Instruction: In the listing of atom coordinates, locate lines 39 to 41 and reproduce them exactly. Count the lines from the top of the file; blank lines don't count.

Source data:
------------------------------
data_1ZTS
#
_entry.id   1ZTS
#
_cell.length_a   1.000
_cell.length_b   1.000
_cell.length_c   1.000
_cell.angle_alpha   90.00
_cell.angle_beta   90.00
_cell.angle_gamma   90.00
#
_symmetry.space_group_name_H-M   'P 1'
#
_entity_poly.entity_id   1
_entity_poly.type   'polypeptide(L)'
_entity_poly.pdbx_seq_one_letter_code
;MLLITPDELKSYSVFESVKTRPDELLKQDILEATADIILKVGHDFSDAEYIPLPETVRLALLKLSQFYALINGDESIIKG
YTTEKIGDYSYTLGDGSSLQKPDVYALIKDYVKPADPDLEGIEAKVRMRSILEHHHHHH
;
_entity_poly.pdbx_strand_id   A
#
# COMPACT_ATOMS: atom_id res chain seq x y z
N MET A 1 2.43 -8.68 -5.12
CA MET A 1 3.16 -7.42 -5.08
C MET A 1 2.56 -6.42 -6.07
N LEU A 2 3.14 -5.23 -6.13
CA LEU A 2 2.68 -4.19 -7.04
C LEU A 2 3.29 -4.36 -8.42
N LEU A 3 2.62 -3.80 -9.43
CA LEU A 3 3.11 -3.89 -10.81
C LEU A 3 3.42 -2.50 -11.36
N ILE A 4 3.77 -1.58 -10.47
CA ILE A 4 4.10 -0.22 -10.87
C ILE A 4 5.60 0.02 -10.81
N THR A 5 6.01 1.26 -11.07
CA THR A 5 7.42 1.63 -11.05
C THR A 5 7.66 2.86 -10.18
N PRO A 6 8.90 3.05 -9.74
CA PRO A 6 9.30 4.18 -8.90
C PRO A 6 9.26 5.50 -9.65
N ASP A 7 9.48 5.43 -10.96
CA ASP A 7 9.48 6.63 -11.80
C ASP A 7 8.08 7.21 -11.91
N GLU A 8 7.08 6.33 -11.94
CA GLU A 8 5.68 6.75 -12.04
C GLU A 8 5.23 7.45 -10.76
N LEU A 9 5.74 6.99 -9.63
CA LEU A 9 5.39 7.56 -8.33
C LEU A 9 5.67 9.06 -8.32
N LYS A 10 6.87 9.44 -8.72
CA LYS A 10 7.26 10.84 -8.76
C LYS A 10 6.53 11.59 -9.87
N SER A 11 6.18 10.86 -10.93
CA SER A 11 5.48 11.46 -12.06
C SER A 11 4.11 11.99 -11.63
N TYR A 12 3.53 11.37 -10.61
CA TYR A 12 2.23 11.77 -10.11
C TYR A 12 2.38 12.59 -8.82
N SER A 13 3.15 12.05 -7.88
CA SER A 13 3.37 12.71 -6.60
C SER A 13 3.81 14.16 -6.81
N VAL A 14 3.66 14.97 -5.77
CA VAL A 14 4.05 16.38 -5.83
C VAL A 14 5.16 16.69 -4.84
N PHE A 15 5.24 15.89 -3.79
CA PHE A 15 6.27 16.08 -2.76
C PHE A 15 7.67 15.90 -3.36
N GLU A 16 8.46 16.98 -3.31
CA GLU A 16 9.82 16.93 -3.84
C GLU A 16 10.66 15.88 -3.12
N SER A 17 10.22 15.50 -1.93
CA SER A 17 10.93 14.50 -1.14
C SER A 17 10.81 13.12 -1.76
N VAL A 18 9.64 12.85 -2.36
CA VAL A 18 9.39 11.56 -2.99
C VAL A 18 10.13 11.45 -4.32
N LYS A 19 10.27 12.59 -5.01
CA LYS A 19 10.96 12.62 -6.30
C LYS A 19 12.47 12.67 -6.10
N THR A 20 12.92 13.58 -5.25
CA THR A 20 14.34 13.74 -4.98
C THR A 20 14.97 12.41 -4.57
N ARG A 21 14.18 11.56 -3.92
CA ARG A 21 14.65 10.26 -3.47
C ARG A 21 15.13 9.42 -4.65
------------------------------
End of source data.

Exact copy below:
CA PRO A 6 9.30 4.18 -8.90
C PRO A 6 9.26 5.50 -9.65
N ASP A 7 9.48 5.43 -10.96